Our results need to be interpreted with a certain level of caution. First, it is not clear why the low education level group evaluated the program more positively. More qualitative research is needed to asses whether this occurred because the program provided more new information for this group and whether the language used was more adapted to this group. Yet, we did not receive complaints from the high education level group concerning too simply formulated messages. Second, it is difficult to assess how representative the online sample is for the total populations. We also had a relatively large group of highly educated respondents. Yet, our main purpose was not to obtain a representative sample, but to compare the differences in evaluation between high- and low-educated groups. Third, suggestions to shorten the messages were made by all subgroups. These suggestions are relevant to take into account, also within a context that revisits of Internet based programs have found to be quite low, also resulting in high drop-out rates in research studies up to 50% or sometimes higher . A challenge will be to find an optimal balance between length and the provision of essential feedback. Fourth, Internet based methods can use a large variety of behavior change techniques and exposure-promoting elements. In order to enhance exposure, peer and counselor support may result in a longer website visit and that email/phone contact and updates of the website result in more log-ins [ , ]. Recent notions about infodemiology describe important factors related with the distribution and determinants of information in an electronic medium, such as analyzing how people search, navigate, and share information that also yield important insights into health-related behavior [ ]. Hence, it is recommended to further extend interventions with these elements. Lastly, an effect evaluation is still needed using a randomized control trial to assess ultimate behavioral effects, as well as analysis may be needed to assess potential differences in program evaluation due to seasonal changes.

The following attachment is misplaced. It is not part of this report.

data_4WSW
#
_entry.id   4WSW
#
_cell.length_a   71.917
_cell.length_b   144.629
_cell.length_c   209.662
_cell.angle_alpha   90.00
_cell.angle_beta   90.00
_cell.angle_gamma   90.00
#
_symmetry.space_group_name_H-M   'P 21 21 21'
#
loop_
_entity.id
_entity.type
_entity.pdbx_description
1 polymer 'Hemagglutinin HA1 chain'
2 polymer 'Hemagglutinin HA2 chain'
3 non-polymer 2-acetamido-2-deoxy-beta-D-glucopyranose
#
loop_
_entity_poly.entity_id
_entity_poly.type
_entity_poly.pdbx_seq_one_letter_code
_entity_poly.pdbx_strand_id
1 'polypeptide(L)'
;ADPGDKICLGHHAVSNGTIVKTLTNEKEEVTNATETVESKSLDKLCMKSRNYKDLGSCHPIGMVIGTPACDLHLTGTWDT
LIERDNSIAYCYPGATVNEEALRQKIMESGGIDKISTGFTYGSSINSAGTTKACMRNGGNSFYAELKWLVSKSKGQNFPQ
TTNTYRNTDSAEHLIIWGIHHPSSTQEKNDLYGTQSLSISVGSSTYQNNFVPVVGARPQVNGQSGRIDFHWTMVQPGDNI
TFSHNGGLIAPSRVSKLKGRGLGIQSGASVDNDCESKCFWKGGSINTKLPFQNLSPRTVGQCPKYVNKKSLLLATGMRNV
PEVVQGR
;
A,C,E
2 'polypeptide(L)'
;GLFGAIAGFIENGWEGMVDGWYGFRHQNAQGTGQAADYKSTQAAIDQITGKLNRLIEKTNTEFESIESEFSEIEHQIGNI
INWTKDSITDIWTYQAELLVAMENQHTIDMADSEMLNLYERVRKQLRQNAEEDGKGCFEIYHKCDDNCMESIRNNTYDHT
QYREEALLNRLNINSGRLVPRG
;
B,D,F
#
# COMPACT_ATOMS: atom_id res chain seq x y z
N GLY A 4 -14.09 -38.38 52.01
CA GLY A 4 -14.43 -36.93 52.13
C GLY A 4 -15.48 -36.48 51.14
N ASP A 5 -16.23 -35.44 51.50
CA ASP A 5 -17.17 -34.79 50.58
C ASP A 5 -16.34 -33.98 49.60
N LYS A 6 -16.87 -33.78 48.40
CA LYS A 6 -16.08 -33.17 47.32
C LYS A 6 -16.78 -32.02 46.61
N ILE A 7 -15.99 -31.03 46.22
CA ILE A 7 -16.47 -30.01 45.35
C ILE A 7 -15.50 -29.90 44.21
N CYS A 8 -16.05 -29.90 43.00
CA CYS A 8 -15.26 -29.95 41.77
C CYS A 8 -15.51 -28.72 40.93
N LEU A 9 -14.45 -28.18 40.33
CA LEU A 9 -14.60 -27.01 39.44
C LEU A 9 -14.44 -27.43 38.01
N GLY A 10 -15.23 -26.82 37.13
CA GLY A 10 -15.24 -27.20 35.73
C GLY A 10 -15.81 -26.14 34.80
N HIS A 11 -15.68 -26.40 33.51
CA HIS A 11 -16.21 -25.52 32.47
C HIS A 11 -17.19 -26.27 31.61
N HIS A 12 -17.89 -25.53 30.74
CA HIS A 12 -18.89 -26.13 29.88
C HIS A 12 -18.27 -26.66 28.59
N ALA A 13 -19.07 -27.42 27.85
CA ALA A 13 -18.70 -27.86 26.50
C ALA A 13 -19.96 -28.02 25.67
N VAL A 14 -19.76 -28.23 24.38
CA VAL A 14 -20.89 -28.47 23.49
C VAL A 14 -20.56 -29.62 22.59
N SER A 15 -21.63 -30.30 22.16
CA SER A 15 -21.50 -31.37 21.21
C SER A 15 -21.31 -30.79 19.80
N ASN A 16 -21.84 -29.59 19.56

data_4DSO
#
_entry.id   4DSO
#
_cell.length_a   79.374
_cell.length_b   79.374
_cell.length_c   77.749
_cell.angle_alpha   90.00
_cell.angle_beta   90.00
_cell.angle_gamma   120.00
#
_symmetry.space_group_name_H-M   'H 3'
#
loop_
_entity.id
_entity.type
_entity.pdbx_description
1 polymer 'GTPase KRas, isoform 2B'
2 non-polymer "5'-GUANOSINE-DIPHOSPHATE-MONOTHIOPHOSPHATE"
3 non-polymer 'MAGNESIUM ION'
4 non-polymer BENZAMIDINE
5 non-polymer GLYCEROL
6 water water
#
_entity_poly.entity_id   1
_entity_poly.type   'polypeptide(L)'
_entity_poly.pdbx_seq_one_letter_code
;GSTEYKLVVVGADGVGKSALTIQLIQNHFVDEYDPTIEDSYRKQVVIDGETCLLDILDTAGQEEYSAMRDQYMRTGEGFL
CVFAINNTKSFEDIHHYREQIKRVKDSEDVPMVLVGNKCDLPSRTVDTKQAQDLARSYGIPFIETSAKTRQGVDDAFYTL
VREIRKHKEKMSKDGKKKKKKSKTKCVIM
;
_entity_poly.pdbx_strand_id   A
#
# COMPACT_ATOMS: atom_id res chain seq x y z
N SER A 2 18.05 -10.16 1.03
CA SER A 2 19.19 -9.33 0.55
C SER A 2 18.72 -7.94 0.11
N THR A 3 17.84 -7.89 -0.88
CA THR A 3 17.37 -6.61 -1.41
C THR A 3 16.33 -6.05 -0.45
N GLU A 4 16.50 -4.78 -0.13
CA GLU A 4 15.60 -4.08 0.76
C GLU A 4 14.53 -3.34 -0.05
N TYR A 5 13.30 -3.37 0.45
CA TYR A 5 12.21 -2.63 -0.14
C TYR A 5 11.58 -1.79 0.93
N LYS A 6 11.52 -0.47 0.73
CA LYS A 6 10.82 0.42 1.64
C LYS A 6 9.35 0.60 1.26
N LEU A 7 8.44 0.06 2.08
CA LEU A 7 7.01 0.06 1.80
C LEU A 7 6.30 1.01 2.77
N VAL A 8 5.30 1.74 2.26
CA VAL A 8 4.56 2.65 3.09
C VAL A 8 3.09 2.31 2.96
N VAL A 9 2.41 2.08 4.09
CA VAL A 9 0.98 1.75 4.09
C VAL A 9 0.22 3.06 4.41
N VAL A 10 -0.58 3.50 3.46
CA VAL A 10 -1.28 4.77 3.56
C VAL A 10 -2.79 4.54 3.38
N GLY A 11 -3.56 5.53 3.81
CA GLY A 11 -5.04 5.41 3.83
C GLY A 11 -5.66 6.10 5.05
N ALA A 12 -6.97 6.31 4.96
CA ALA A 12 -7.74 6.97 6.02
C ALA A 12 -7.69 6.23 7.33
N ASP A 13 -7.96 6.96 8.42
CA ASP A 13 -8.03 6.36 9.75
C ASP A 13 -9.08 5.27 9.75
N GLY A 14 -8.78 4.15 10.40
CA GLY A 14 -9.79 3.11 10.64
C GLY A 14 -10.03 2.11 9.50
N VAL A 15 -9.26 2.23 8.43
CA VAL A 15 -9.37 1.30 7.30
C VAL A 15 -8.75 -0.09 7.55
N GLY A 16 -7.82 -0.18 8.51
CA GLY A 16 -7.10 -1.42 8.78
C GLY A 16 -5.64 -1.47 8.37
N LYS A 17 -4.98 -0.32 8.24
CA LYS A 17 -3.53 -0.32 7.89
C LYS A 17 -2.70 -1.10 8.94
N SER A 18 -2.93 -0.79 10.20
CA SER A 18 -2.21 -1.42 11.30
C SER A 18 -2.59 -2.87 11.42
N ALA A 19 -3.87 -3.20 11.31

The most important lesson learned from this study is that CT programs do not necessarily have to be less attractive for lower educated groups. This is encouraging, since this may imply that Internet based interventions can also reach lower educated groups; provided that these interventions are tailored towards the needs and characteristics of lower educated groups. A second lesson learned was that the results of our program evaluation did not suggest a need for the development of separate programs for patients and non-patients.
We thank Annerika Slok for her help with an earlier version of this paper.
Conflicts of Interest
Hein de Vries is also scientific director of Vision2Health Inc, a company with the mission to implement evidence based eHealth programs.
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Edited by G Eysenbach; submitted 04.08.11; peer-reviewed by B Eapen, YM Schoenberger; comments to author 19.10.11; revised version received 20.01.12; accepted 20.01.12; published 30.04.12
©Hein de Vries, Matti Logister, Gertruud Krekels, Frits Klaasse, Verina Servranckx, Liesbeth van Osch. Originally published in the Journal of Medical Internet Research (http://www.jmir.org), 30.04.2012.